Moldova has one of the smallest economies in Europe. For this reason, emigration has been significantly more prevalent than immigration. However, around half a million Ukrainian refugees had crossed the border into Moldova by the beginning of June. Most of them moved on to other countries for refuge, while around 93,000 have stayed in Moldova. In interviews with Ukrainian refugees at entry/exit border control points, the highest needs requested by people were “financial support” (30%), followed by “medicines and health services” (14%) and “employment/job” (10%).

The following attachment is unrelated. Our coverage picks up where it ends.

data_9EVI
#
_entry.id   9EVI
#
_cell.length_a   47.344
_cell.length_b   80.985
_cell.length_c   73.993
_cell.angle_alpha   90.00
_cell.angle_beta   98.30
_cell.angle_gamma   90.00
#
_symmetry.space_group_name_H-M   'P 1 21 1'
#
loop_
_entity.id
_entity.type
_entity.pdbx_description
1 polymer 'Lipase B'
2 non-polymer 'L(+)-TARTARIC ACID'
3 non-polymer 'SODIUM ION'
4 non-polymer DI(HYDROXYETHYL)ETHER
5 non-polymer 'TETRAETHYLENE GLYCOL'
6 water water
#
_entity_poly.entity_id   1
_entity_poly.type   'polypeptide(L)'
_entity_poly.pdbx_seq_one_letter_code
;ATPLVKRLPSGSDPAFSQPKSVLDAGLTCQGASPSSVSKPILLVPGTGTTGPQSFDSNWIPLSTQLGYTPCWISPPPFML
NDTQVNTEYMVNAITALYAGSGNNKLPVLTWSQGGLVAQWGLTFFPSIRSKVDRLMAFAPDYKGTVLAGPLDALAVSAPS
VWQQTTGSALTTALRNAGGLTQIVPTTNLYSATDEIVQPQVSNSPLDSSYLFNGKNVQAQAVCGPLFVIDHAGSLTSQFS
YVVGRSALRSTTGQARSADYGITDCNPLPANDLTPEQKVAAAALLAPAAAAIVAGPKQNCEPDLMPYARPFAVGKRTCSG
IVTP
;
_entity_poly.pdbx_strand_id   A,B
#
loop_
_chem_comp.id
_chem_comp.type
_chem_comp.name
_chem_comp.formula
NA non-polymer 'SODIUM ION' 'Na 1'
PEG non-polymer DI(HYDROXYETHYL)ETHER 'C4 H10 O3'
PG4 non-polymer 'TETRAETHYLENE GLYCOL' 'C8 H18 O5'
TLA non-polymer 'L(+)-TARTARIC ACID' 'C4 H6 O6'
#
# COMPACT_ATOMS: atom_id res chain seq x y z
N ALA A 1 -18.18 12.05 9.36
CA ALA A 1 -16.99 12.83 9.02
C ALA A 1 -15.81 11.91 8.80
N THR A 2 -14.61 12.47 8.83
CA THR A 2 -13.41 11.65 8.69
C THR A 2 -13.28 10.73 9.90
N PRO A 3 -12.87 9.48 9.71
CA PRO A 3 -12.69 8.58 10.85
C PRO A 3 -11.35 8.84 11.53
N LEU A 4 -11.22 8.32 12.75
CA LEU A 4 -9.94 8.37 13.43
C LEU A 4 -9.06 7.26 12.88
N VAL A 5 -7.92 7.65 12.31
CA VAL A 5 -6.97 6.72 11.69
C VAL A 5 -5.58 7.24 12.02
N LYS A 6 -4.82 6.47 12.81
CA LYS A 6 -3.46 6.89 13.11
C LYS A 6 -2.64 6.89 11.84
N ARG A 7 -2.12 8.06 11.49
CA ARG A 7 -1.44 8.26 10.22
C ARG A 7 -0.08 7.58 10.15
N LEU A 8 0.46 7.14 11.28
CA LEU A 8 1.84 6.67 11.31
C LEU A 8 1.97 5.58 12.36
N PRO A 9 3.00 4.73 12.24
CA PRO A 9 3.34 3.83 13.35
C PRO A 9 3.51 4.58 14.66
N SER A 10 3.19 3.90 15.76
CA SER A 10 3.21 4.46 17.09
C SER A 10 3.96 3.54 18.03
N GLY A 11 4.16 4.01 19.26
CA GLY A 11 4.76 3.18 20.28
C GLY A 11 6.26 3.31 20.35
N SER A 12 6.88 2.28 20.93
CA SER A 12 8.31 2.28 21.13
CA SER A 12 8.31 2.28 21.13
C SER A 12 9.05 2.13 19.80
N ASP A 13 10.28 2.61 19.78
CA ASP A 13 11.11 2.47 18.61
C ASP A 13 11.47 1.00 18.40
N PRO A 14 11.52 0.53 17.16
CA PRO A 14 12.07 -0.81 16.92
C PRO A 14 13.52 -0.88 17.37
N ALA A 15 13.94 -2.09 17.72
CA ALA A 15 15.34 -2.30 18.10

The government of Moldova does not usually provide all of the types of services that refugees need, so some responsibility falls on the local citizens, grassroots groups, and volunteers in Moldova. An example is the need for transportation, which local people have started providing. Most of the Ukrainian refugees arriving in Moldova are women because of Ukraine’s conscription requirement that most men stay, and vulnerability to sexual exploitation and trafficking is an enormous concern.